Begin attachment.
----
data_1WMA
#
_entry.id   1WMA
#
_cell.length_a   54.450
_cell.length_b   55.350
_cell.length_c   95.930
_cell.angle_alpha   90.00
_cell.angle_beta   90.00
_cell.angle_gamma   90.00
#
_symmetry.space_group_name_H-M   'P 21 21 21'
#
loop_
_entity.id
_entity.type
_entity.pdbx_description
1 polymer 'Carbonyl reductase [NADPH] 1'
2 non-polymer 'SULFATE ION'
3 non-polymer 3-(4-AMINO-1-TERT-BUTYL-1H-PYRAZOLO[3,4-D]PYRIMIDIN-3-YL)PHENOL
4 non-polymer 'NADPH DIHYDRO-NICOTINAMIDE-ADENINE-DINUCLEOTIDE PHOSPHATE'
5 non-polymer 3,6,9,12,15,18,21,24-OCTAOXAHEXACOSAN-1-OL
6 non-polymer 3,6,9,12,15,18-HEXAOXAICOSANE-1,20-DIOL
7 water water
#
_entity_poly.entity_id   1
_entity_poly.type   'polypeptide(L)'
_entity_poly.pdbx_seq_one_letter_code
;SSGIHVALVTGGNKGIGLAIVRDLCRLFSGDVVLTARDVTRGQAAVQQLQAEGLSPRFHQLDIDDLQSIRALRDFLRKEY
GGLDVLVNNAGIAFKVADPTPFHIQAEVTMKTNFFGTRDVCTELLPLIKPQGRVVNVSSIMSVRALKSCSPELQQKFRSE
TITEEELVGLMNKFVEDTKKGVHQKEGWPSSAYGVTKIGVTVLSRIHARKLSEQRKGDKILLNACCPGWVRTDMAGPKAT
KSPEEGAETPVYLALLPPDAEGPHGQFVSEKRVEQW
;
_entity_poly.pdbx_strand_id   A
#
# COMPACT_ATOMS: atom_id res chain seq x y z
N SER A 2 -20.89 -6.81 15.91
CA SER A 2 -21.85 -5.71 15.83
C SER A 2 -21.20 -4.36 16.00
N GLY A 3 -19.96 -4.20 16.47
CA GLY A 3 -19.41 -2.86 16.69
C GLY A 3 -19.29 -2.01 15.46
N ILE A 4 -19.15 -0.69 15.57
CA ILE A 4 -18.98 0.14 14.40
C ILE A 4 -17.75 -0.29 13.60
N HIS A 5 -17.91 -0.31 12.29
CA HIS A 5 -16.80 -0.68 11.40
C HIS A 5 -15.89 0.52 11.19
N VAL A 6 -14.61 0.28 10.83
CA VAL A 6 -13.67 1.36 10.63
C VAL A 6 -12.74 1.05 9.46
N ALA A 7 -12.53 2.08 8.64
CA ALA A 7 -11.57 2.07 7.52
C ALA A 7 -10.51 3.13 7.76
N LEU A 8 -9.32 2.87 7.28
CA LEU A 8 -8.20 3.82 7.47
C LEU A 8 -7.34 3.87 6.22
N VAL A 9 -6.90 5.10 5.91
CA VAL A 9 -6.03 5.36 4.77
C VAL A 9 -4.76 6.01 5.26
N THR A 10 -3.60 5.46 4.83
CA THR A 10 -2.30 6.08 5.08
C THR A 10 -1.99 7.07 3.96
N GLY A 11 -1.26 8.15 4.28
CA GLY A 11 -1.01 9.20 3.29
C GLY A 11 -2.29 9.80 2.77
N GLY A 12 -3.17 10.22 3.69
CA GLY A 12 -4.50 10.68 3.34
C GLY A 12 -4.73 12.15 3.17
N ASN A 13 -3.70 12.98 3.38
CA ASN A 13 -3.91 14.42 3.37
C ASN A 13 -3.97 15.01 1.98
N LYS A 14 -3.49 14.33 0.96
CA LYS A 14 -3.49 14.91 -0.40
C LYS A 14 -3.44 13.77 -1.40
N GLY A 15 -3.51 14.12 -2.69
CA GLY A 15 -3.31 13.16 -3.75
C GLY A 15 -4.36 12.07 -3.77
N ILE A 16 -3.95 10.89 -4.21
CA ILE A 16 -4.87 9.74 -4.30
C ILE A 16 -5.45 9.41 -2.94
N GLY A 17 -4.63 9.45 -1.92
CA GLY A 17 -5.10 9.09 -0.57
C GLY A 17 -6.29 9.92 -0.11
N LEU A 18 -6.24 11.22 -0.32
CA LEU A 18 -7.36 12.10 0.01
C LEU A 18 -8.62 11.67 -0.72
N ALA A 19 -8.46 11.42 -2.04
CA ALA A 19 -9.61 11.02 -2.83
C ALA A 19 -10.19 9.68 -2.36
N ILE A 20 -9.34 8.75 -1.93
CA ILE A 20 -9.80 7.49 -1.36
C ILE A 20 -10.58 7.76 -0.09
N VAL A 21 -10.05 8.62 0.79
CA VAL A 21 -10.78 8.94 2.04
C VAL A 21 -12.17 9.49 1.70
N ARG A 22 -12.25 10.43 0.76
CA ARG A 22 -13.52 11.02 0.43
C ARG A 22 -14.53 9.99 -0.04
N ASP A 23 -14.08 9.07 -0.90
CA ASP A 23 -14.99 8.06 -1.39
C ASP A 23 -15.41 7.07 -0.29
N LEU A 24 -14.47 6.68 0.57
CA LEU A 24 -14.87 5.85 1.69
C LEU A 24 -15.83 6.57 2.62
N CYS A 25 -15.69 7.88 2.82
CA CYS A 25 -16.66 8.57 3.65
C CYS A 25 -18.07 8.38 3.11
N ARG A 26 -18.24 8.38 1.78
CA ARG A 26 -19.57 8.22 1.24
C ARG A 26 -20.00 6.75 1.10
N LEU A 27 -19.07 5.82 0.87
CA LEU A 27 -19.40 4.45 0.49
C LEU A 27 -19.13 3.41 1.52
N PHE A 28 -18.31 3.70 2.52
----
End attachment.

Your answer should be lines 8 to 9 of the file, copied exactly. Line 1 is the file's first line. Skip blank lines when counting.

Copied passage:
_cell.angle_alpha   90.00
_cell.angle_beta   90.00